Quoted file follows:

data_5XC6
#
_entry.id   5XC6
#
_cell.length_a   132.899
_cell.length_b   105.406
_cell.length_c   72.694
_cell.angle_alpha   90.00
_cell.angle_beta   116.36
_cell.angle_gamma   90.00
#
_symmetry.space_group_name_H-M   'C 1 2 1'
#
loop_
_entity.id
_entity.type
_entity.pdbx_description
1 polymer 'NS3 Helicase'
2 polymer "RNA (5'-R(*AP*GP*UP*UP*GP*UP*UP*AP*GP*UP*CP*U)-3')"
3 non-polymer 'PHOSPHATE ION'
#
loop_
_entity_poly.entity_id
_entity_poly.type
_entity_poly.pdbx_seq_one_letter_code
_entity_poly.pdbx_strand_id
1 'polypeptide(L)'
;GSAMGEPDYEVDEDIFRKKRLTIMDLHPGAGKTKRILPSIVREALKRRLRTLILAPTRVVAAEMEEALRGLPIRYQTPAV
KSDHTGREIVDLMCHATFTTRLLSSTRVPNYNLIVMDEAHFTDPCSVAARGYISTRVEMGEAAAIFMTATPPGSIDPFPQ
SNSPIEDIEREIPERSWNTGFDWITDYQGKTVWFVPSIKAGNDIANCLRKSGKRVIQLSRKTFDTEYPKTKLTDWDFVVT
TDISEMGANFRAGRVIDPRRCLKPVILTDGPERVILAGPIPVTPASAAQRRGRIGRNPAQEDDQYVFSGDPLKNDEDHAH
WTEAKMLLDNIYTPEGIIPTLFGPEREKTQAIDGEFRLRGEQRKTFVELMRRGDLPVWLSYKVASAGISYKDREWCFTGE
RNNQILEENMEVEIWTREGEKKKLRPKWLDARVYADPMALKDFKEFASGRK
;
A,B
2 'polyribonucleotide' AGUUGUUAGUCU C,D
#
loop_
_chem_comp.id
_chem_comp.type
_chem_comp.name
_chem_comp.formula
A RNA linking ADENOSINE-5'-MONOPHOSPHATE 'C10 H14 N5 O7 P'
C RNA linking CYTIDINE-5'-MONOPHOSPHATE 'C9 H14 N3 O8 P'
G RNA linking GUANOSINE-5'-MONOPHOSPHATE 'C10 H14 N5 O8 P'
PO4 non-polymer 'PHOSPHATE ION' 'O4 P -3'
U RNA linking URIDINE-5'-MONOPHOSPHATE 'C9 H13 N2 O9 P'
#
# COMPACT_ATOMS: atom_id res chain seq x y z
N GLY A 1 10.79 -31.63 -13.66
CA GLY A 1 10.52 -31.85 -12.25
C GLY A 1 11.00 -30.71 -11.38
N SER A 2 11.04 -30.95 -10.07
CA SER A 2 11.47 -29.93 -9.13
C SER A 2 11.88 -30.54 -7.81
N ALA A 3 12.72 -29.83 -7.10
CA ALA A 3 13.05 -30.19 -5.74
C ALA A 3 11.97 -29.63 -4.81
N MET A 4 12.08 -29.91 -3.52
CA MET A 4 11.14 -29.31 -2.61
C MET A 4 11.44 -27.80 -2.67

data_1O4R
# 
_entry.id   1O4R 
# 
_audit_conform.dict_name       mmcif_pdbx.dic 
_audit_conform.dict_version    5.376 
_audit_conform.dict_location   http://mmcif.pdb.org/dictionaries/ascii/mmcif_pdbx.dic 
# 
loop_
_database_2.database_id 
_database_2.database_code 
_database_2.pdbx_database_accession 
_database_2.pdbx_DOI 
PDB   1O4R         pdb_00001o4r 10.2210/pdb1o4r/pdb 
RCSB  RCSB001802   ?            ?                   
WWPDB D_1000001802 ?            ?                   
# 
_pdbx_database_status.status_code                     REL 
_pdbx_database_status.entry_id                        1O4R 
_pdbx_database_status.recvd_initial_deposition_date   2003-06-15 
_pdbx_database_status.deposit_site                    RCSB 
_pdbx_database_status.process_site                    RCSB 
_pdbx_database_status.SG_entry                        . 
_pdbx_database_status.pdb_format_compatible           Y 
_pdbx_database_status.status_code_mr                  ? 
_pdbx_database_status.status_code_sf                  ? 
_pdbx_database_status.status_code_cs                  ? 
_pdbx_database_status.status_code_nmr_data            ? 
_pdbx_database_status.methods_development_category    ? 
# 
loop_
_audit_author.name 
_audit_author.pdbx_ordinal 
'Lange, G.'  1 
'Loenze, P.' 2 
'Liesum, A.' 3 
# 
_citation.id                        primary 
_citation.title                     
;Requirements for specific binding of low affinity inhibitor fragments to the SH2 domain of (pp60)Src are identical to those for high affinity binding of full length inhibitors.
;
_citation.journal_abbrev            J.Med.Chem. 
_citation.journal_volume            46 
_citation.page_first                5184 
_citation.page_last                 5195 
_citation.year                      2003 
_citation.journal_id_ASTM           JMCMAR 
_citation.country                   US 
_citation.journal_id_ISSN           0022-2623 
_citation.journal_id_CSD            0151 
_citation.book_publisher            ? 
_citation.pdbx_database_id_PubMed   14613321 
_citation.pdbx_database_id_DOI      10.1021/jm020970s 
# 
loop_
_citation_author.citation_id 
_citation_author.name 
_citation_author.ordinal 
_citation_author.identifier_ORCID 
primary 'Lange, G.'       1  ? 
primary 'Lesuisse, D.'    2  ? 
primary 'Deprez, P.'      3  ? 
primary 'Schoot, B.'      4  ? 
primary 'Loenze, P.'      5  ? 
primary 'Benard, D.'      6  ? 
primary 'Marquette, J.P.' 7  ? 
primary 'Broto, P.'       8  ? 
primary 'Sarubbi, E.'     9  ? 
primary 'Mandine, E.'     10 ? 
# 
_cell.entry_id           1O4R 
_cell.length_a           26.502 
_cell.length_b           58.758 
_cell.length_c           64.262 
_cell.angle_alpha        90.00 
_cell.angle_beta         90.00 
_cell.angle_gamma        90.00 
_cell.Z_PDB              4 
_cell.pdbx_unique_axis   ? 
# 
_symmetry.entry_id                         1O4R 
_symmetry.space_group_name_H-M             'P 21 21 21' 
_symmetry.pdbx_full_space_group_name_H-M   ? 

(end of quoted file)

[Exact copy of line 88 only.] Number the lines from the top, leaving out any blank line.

_pdbx_database_status.status_code_cs                  ? 